NEW YORK, July 12 (Reuters) - Importing cheap Brazilian ethanol into the United States could become much less profitable next year if a proposal by the Environmental Protection Agency to expand tough documentation and transportation rules to non-U.S. producers takes effect.
The proposal, made on June 14, could seriously disrupt a signature Latin American energy trade, triggering auditing, documentation and transportation requirements, including physically separating U.S. ethanol imports from each other until those requirements are met.
Foreign producers and importers would also have to post a higher bond with the EPA to offset any potential penalties for violating the rules. The EPA insists the additional safeguards were needed to prevent fraudulent ethanol production.
“You’ve got here an expansion of regulated parties and higher compliance costs associated with it,” said Graham Noyes, an energy lawyer at law firm Stoel Rives in California.
If enacted this year, the rules would probably not have an immediate impact. But they would raise the costs of next year’s ethanol shipments, making the EPA’s 2014 fuel targets for blending renewables into the national fuel supply tougher to meet. The EPA estimated in February that 666 million gallons of Brazilian ethanol would be needed to meet its 2013 goal.
The rules could also squeeze next year’s prices for renewable fuel credits tied to ethanol if enough importers and producers decide compliance costs are too high for them.
“The proposed rules would drive up the transactional cost of shipping sugarcane ethanol to the U.S. to a point that it won’t make any sense to send ethanol from Brazil to the U.S.,” Joel Velasco, who advises Unica - the Brazilian Sugarcane Industry Association - said in an email to Reuters.
According to Velasco, the bond requirement would cost about $1 million for every 5 million gallons of ethanol exported, or about 20 cents a gallon.
No date has yet been set for when the rules take effect, an EPA spokeswoman said, and the EPA has turned down a request by Unica to extend the comment period to Aug. 14 from July 15.
“We basically see it purely as a bureaucratic requirement to limit the amount of ethanol coming into the U.S.,” said a trader at a large global bank, who declined to be named.
The industry’s big players can easily afford the extra costs, said Kevin McGeeney, chief executive of Starsupply Commodity Brokers, a Swiss renewable fuel broker. The additional paperwork would be inconvenient, but not a deal-killer.
“The current regulations are already pretty darn onerous for a foreign producer, so a couple of extra forms aren’t going to sink them,” he said.
Investment bank Morgan Stanley, oil major Royal Dutch Shell Plc and Swiss commodity trader Vitol SA are the top three importers, accounting for 56 percent of all U.S. ethanol imports through April 2013, or some 18 million barrels, U.S. government data show.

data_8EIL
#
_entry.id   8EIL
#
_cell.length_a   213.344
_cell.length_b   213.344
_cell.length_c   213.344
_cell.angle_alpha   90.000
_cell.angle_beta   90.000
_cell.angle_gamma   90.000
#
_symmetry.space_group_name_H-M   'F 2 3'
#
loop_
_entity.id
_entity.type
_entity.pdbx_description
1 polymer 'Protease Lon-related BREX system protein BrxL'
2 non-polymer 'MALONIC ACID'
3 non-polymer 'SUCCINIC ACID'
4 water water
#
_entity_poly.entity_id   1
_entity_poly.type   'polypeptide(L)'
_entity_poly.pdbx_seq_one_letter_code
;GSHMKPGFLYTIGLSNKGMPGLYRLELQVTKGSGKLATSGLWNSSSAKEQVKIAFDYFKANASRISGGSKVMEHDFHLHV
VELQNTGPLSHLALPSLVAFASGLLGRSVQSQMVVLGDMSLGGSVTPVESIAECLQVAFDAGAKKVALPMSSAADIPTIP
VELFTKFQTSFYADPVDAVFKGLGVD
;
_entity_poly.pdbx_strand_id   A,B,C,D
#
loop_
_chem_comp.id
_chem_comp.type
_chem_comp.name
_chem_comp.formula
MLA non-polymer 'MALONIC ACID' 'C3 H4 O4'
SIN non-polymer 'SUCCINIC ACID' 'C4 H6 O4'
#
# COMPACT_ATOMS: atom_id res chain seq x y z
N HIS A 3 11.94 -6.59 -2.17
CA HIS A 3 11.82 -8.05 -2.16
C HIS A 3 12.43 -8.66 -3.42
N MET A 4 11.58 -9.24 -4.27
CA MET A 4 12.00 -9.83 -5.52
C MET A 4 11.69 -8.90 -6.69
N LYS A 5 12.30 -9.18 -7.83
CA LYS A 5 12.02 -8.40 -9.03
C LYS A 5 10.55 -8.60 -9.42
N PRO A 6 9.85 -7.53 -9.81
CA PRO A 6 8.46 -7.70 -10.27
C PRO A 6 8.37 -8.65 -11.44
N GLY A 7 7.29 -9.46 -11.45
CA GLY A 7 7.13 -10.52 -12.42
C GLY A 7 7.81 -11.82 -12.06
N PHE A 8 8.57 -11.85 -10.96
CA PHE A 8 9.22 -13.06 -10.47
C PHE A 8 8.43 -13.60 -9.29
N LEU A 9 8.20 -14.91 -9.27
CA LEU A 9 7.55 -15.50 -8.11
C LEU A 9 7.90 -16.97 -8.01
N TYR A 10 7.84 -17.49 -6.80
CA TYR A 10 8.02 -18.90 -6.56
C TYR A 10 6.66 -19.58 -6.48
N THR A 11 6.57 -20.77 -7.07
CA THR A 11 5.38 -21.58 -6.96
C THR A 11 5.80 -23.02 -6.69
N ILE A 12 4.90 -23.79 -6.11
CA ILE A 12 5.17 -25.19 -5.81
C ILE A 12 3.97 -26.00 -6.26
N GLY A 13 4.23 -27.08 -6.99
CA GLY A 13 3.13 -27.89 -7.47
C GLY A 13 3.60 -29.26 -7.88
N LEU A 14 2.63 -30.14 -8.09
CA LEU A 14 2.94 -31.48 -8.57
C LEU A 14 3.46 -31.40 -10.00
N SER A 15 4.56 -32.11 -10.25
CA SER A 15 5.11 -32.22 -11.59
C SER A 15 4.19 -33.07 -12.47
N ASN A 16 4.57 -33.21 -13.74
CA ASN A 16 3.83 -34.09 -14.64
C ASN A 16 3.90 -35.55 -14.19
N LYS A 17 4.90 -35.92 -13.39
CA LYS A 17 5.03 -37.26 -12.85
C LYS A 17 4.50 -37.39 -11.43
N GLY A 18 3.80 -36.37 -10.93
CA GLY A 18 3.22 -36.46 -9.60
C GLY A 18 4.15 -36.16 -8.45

are the top three importers, accounting for 56 percent of the nearly 18 million barrels of all ethanol imported into the United States through April 2013, government data show.
But McGeeney says smaller players such as Brazilian farming cooperatives might not be able to overcome the hurdle, which would concentrate the market among “a smaller number of players who can afford the bond and can afford the regulations.”
Brazilian ethanol exports so far in 2013 are nearly double the amount of the first six months of last year, according to preliminary figures from the Brazilian trade ministry. Most of the 305 million gallons exported likely landed on U.S. shores.
And more might come in the second half of the year, when Brazil’s ethanol exports typically peak.
The EPA’s renewable fuel blending requirements are a key driver of the imports, which are needed to satisfy the 2007 Renewable Fuels Standards law aimed at making U.S. cars and trucks burn more renewable fuels.
Each gallon of ethanol produced to satisfy the requirements generates a credit called a renewable identification number, or RIN, which is used by refiners and importers to show proof they have blended their share of renewables into their fuel output.
EPA rules require 2.75 billion gallons of advanced biofuels such as Brazilian sugarcane ethanol to be blended into U.S. fuel supplies in 2013. That is on top of another 13.8 billion gallons that would primarily come from fuels such as U.S. corn ethanol.
The 2014 targets are due by the end of the summer and fear the agency will not lower targets drove ethanol RINs to an all-time high this week, making the Brazil-U.S. trade even less profitable. That is because RINs generated from advanced biofuels such as Brazilian sugarcane ethanol have long traded at a premium over RINs from U.S. corn ethanol. But now with the run-up in the corn ethanol RINs, the premium is all but gone.
As of Friday, a gallon of U.S. corn ethanol fetched a RIN worth $1.20 on the open market versus $1.23 for an “advanced” RIN from a gallon of Brazilian sugarcane ethanol. Earlier this year, the premium was upwards of 40 cents.
It is that premium, along with the lower underlying cost of Brazilian ethanol versus U.S. corn ethanol, that made the Brazil-U.S. ethanol trade so profitable. Now, if only for a moment, current prices have closed the arbitrage window.
That could be good news for domestic producers such as Adam Dunlop, who handles regulatory and strategic planning management for Blue Flint Ethanol, a 65 million gallon-a-year ethanol plant in Underwood, North Dakota.
He said he already has to apply the EPA safeguards, so it is only fair to broaden their reach to more foreign producers.
“I would just say, that’s equitable to what we’re doing right now,” he added. (Reporting By Cezary Podkul. Additional reporting by Caroline Stauffer and Reese Ewing. Editing by Andre Grenon)